Mind - Your Secret Garden
When i was young i was deeply influenced by Bertrand Russell a lot, His philosophies had a very positive effect on my life. Recently i remember i had once written down an excerpt from his autobiography in a notebook i used to frequently read. Recently i have been reading a lot of about the workings of the mind, the ego and emotions etc. I found it strange that Bertrand Russell had in that work given a very nice way to over come the drag the ego can have on our lives.
I believe that Our mind is like a garden. You can plant beautiful plants in it, and it will grow into a beautiful and serene place. but if u don't bother to take interest and sow the plants that are wonderful, your garden will soon be filled with weed and bushes. You need to maintain your garden, by constantly cutting the weed and unwanted shrubs.
observe your mind for 5 minutes. now.
there are two types of thoughts that can arise in your mind.
the first kind is that of a constant background radio that keeps playing in your head.... keeps telling you want to do and what not to do almost with no logic or reason what so ever, these kinds of thoughts are deeply rooted in the past and keep reminding you how things are not the way u want them to be .... these thoughts , according to the Buddha, cause you dukha (suffering) . these are like plants that grow in your garden when u don't maintain it.... these are like weeds... these are unwanted.
There is another kind of thoughts that can arise, these are the thought that u have the control to think consciously with an effort. these are the thoughts that you are aware that YOU are thinking! these are like the beautiful plants you plant in your garden and nourish constantly.
In his book The Conquest of Happiness, Bertrand Russell says, "I was not born happy. As a child, my favorite hymn was: 'Weary of earth and laden with sin.' . . . In adolescence, I hated life and was continually on the verge of suicide, from which, however, I was restrained by the desire to know more mathematics. Now, on the contrary, I enjoy life; I might almost say that with every year that passes I enjoy it more . . . very largely it is due to diminishing preoccupation with myself. Like others who had a Puritan education, I had a habit of meditating on my sins, follies, and shortcomings. I seemed to myself— no doubt justly—a miserable specimen. Gradually I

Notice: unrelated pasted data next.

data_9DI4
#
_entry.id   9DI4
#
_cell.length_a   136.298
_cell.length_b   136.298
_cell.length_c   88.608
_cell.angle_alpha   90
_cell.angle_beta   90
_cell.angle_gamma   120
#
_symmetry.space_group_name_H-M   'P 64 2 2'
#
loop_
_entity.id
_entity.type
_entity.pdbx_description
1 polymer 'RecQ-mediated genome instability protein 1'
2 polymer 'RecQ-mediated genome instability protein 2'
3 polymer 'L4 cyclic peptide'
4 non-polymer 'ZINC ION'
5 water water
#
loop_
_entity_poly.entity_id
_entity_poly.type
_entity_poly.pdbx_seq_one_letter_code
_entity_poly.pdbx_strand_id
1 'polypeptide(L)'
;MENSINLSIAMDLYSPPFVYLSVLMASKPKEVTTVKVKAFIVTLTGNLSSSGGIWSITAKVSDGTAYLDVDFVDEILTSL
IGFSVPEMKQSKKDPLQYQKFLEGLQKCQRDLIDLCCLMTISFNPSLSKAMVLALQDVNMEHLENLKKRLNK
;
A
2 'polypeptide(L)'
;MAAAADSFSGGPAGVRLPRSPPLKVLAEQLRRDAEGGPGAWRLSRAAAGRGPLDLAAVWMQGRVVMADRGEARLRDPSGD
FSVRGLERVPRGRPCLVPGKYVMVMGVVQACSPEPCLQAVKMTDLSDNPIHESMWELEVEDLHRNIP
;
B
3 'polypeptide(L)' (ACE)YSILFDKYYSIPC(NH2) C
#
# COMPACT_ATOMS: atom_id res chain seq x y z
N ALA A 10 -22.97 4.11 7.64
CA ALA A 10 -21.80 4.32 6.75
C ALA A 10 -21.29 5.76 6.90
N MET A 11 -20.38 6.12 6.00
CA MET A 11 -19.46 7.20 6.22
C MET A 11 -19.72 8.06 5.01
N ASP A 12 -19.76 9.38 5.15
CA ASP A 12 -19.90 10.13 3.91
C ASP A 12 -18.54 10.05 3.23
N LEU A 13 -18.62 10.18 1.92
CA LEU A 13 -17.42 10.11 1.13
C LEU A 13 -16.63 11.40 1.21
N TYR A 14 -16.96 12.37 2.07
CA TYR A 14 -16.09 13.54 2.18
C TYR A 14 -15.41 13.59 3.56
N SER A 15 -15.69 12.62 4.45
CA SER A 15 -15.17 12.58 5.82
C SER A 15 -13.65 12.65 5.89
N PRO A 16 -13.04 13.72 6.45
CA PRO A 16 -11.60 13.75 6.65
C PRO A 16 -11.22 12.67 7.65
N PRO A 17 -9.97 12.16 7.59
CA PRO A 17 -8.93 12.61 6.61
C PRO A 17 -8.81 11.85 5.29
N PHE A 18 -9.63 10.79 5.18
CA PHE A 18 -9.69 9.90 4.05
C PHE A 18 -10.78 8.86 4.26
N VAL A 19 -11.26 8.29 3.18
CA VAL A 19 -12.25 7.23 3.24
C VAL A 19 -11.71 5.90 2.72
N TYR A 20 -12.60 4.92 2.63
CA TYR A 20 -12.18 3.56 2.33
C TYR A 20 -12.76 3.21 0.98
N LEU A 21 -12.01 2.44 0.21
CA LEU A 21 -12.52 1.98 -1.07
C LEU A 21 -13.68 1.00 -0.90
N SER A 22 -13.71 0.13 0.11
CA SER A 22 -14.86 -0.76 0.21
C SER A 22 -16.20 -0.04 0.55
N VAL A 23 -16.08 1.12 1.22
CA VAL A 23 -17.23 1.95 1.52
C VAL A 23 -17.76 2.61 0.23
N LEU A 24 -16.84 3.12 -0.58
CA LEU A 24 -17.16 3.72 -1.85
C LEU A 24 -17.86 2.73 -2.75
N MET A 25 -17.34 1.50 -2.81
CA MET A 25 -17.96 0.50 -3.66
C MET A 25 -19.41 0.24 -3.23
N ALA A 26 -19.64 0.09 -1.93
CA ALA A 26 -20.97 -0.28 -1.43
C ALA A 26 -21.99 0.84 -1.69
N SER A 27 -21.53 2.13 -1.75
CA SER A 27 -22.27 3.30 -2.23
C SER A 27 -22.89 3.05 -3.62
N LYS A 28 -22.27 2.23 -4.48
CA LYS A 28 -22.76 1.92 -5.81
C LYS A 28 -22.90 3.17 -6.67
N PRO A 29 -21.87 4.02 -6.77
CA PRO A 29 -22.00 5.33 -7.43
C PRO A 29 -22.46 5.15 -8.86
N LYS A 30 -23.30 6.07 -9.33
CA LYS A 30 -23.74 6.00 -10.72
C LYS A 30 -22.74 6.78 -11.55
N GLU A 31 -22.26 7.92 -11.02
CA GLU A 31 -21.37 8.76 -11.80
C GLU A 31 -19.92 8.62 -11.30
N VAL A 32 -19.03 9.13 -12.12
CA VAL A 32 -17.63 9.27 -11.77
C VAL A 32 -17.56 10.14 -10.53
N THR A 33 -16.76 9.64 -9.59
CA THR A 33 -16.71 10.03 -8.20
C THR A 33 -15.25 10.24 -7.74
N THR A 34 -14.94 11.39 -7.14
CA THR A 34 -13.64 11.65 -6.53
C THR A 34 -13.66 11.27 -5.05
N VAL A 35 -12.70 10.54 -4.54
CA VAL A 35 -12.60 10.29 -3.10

learned to be indifferent to myself and my deficiencies; I came to center my attention upon external objects: the state of the world, various branches of knowledge, individuals
for whom I felt affection."
"It is quite possible to overcome infantile suggestions of the unconscious, and even to change the contents of the unconscious, by employing the right kind of technique. Whenever you begin to feel remorse for an act which your reason tells you is not wicked, examine the causes of your
feeling of remorse, and convince yourself in detail of their absurdity. Let your conscious beliefs be so vivid and emphatic that they make an impression upon your unconscious strong enough to cope with the impressions made by your nurse or your mother when you were an infant. Do not be content with an alteration between moments of rationality and moments of irrationality. Look into the irrationality closely with a determination not to respect it and not to let it dominate you. When it thrusts foolish thoughts or feelings into your consciousness, pull them up by the roots, examine them, and reject them. Do not allow yourself to remain a vacillating creature, swayed half by reason and half by infantile folly... " ....
.... "But if the rebellion is to be successful in bringing individual happiness and in enabling a man to live consistently by one standard, not to vacillate between two, it is necessary that he should think and feel deeply about what his reason tells him. Most men, when they have thrown off superficially the superstitions of their childhood, think thatthere is no more to be done. They do not realize that these superstitions are still lurking underground. When a rational conviction has been arrived at, it is necessary to dwell upon it, to follow out its consequences, to search out in oneself whatever beliefs inconsistent with the new conviction might otherwise survive. . . . What I suggest is that a man should make up his mind with emphasis as to what he rationally believes, and should never allow contrary irrational beliefs to pass unchallenged or obtain a hold over him, however brief. This is a question of reasoning with himself in those moments in which he is tempted to become infantile, but the reasoning, if it is sufficiently emphatic, may be very brief."
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